And you have the Gospel of Mark, which is the most vivid, by far, the most vivid of all of the stories of our Lord. It is as though Mark were penning those incisive, descriptive, active words from the lips of Simon Peter himself; which he did. He was useful to Paul, he wrote, and he was useful to Jesus. Same thing about the beloved physician Luke; you would never have the nativity stories had it not been for a doctor [Luke 2:1-20]. There’s not a woman in the world that is going to bear her heart and the inner secrets of her life in an open and public meeting. There is a shyness, there is a timidity, there is a reserve, a withdrawing, about some of these things of motherhood that you would never find described by ordinary men. But Luke was a physician, and Luke learned those things of the conception of little John the Baptist by Elizabeth [Luke 1:5-13], of the conception of the child Jesus by the virgin Mary [Luke 1:26-35]. And it is only in his stories that you will find those marvelous things that were used of God. He needed Luke, the beloved physician.
The apostle John, writing after years of meditation, and presenting Jesus as the very Son of God, God of very God [John 20:31], and the whole gospel message of John is filled with those reflective meanings, as he came to look into the deeper significance of what Jesus did, the signs that He wrought, and the marvelous messages that He delivered on the basis of those revealed signs, those sēmeion. John; God needed John.
And God needed the fiery and impetuous apostle Paul. Why, you read the letter to the Galatians, and he’s there in the midst of the furor of the Galatian heresy, the Judaizing compromisers. Or the Colossian heresy, or up and down the land, there is Paul like a firebrand, scattering the seeds of the truth of the blessed revelation of Jesus. He needed them all.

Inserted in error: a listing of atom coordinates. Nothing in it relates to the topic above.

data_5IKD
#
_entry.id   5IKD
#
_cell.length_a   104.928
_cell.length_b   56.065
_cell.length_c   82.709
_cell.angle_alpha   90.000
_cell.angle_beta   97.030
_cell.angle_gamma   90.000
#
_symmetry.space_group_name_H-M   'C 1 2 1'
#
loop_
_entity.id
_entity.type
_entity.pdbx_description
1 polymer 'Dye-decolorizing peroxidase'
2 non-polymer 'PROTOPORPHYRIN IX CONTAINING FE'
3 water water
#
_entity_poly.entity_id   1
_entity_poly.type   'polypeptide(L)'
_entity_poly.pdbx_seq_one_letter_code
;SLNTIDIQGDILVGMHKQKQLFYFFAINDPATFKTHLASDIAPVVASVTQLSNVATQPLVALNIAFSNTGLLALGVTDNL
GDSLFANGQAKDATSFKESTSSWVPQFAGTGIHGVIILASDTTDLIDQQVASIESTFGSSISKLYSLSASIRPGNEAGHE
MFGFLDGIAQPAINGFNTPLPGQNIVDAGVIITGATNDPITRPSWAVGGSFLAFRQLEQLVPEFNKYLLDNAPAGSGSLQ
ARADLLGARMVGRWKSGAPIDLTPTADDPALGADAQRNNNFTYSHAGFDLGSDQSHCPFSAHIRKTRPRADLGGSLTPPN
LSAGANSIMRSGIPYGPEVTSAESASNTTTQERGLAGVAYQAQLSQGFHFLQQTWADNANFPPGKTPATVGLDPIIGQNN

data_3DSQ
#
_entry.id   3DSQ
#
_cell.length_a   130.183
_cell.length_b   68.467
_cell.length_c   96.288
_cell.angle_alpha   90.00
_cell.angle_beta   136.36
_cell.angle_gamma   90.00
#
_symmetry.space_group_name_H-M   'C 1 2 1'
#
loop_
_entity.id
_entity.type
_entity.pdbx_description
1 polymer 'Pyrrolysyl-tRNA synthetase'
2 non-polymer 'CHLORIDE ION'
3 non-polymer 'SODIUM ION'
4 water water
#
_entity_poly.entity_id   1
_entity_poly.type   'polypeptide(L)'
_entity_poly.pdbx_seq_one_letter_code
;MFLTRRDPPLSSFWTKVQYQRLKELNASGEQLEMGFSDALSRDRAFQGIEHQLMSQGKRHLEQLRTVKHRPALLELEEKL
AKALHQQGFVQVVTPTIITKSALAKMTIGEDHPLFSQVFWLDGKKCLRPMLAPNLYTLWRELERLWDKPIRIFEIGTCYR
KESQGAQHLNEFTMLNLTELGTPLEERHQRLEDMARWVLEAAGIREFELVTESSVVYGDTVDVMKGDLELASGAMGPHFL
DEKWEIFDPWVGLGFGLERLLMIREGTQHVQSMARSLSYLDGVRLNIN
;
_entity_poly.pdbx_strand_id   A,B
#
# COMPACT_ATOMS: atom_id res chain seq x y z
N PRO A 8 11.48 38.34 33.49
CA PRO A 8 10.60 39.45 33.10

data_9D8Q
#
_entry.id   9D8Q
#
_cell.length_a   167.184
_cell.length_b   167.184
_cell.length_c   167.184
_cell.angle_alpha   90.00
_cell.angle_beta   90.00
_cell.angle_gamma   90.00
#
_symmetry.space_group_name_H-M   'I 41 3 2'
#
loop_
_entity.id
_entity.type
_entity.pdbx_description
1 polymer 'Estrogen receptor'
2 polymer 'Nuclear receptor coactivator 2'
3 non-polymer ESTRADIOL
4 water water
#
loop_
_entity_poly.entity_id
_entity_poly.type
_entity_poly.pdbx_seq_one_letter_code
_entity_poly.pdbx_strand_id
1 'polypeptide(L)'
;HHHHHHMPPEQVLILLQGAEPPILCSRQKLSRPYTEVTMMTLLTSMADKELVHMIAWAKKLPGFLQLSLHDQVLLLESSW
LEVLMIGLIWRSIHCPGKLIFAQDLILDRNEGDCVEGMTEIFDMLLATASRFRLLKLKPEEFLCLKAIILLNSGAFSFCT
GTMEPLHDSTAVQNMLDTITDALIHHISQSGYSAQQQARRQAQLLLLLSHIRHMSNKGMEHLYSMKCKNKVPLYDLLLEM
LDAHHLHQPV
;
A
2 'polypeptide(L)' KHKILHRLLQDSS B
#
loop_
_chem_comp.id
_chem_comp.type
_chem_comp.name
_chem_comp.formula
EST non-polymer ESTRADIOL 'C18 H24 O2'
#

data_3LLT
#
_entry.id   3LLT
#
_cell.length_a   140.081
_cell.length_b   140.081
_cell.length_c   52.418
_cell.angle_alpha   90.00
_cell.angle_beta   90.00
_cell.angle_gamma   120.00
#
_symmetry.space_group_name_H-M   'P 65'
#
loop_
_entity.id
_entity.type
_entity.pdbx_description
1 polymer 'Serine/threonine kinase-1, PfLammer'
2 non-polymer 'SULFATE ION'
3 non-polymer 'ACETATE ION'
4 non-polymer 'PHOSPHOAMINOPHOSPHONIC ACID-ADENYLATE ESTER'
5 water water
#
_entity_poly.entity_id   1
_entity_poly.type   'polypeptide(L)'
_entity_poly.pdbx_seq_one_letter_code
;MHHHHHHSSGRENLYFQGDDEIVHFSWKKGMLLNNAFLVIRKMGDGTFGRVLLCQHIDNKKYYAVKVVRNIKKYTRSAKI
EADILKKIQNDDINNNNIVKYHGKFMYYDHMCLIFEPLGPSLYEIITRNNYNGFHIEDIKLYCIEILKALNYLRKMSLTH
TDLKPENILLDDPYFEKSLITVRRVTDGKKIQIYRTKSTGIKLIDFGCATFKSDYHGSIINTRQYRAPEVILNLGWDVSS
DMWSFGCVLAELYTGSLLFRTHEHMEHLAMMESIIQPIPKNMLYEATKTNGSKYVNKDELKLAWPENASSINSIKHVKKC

And when you look out over the congregation, God needs them all; some this, some that, some the other. As Paul says, “The foot, the hand, the eye, the ear” [1 Corinthians 12:14-26], God needs it all to make a body, the body of our Lord, the church of Jesus Christ. So there is not any part of us that ought to look with disdain and contempt on any other part, how ever the man may be. How ever maybe unlettered, unlearned, untaught; how ever he may be, there may be possibilities of infinite service and glory to God in his soul.
Now will you notice another thing about this man Matthew? He is sitting there at the receipt of custom, busy, busy, very busy [Matthew 9:9]. There’s a big highway, a merchandising highway going from north to south, through Capernaum, there at the head of the lake of Galilee, coming down from Damascus on the way to Egypt. And there he sits astride of it. He’s a tax collector and very busy. Now look at that man. This man has been baptized by John the Baptist in the Jordan River [Matthew 3:5-6], and he has opened his heart to the acceptance of the messianic announcement [John 1:27]. For thousands of years, for thousands of years that announcement has been made, “He is coming, the Lord Messiah is coming!” [Genesis 3:15]. And he has heard John the Baptist preach, and he has repented and accepted that glorious announcement, and he has been baptized, and he believes that Jesus is the Messiah to come, according to the announcement of John the Baptist, after thousands of years [Matthew 3:1-11]. And yet look at him. Here he is, sitting at the receipt of custom, busy, busy, busy [Matthew 9:9].